Libya’s oil production can resume as soon as possible but with safeguards in place to prevent proceeds from fuelling further conflict in the north African country, a senior UAE official tweeted on Monday.
Libya has been divided since 2015 between areas held by an internationally recognized government in Tripoli, backed by Turkey, and a rival administration linked to the Libyan National Army (LNA) in Benghazi, backed by the UAE, Russia and Egypt.
Libya recently accused UAE of instructing forces it backs in Libya’s civil war to reimpose a blockade of oil exports.
Oilfields and export facilities are mostly in territory held by the LNA of eastern commander Khalifa Haftar. But an international agreement says that oil can only be exported by the Tripoli-based NOC, with payments going to the Central Bank there.
Ankara’s backing has helped the GNA to drive the LNA from Tripoli, which it had besieged, and the northwest. Any further advance by the GNA would give it the chance to retake control over Libya’s ‘oil crescent’, the region where most of the OPEC member’s energy is produced and exported.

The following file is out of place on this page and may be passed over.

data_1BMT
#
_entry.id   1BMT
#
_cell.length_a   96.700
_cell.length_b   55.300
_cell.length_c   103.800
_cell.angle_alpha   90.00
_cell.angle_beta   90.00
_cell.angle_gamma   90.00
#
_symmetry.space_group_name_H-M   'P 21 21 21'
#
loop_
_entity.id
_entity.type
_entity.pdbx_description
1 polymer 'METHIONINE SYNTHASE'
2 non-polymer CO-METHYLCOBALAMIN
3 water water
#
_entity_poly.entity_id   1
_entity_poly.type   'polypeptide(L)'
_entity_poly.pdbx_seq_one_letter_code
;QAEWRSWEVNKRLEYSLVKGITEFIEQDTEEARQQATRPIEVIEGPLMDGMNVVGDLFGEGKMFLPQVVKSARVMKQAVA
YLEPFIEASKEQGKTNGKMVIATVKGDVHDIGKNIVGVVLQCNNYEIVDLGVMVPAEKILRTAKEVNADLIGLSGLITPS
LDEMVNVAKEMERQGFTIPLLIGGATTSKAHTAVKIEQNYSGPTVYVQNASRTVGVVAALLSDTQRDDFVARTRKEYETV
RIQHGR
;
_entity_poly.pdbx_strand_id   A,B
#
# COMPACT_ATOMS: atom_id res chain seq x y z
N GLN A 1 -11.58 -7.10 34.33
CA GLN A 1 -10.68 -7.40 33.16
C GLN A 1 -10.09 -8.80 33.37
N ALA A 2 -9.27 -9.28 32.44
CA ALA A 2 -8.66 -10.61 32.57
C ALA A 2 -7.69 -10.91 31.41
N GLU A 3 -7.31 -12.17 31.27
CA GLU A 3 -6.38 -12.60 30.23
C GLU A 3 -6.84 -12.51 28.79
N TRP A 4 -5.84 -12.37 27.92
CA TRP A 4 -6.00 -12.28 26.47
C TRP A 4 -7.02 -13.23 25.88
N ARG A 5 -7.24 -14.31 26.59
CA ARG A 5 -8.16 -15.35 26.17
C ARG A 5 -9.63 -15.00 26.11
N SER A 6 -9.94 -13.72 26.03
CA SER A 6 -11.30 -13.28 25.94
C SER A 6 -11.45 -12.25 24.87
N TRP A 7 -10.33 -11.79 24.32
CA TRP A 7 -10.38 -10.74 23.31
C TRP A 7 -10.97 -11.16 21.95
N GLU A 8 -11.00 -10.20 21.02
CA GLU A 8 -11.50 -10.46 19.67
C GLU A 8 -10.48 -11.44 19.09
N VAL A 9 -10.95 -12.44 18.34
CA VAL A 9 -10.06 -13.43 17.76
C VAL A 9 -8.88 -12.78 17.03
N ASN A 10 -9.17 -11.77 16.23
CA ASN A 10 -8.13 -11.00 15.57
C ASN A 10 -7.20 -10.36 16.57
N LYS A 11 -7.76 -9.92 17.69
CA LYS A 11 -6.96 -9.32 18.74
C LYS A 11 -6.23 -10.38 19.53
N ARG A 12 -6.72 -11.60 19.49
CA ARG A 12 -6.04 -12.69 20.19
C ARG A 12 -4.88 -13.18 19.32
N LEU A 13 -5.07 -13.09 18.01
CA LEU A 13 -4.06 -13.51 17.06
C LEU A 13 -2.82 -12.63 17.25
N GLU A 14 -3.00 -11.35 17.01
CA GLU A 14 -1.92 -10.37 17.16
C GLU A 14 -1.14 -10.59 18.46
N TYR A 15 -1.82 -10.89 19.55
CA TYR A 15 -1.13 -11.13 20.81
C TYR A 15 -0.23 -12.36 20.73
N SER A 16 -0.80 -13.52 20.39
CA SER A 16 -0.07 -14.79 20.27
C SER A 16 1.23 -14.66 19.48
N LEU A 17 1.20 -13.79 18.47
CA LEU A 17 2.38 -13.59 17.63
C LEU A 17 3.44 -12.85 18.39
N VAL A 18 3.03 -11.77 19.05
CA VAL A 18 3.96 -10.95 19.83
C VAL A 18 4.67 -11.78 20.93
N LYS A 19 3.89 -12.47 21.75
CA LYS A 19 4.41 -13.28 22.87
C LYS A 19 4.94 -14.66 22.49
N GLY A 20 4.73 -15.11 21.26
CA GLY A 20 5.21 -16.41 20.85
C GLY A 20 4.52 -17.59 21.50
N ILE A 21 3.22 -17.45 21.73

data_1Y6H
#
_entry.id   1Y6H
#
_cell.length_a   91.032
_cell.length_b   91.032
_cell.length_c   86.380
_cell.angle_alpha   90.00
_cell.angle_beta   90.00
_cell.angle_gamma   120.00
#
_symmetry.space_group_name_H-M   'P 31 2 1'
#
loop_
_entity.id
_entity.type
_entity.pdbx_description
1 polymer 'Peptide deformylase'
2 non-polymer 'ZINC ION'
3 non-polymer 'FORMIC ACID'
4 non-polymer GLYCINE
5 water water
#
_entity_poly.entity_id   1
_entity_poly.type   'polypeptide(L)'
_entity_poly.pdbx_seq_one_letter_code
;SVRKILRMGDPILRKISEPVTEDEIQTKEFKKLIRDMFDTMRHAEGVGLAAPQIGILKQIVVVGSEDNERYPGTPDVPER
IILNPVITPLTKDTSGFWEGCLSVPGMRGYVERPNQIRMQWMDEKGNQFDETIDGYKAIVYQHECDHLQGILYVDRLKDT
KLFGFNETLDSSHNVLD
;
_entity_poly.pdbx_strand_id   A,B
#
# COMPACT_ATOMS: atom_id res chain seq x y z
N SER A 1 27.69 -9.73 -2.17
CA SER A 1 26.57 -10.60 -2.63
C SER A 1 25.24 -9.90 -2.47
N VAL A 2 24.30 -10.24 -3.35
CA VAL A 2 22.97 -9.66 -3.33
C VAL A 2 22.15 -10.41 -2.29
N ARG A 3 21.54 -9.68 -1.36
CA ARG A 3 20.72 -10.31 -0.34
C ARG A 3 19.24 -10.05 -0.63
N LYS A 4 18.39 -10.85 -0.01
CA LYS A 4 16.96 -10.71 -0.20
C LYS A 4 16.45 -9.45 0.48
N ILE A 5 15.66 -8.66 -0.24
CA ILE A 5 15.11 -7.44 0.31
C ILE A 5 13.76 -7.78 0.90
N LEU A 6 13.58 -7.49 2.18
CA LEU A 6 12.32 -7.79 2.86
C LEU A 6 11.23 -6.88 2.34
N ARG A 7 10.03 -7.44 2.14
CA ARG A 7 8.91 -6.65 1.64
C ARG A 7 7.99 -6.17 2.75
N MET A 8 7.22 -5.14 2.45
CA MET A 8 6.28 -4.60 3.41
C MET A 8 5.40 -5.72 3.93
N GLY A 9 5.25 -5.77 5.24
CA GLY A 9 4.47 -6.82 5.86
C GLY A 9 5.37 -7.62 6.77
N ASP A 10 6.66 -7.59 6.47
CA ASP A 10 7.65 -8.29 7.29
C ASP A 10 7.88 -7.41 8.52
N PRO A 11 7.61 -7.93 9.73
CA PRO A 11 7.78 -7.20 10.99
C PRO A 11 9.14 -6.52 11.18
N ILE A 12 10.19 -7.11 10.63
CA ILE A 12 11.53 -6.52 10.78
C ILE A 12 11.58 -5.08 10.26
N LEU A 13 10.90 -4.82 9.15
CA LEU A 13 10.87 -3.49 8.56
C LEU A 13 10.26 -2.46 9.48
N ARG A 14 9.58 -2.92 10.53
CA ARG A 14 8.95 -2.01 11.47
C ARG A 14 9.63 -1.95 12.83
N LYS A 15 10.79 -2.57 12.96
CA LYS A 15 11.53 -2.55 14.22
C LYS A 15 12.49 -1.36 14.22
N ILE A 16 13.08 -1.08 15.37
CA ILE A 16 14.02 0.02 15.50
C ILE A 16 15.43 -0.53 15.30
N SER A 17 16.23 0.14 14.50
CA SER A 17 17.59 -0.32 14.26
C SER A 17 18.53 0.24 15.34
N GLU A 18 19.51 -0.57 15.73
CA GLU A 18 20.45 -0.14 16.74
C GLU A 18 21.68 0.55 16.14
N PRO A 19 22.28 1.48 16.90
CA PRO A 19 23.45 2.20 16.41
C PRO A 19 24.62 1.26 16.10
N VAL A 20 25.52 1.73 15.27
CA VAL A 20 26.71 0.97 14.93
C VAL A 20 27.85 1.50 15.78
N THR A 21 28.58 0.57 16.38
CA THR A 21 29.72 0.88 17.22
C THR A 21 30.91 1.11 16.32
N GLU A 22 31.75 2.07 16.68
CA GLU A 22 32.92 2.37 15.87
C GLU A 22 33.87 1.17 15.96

NOC resumed force majeure on oil exports after the LNA said on Saturday the blockade would continue despite it having let a tanker load with oil from storage.
It was not clear which safeguards the UAE wants in place but the LNA said it would keep the blockade until oil revenues are channelled into a new bank account based outside the country to then be distributed regionally.
The LNA added other conditions including the establishment of a “transparent mechanism” to oversee public spending and an audit of the Tripoli-based central bank.
NOC also tried to restart production at the Sharara oilfield, but said this effort was quickly shut down, and it accused Russian mercenaries fighting alongside the LNA of deploying there.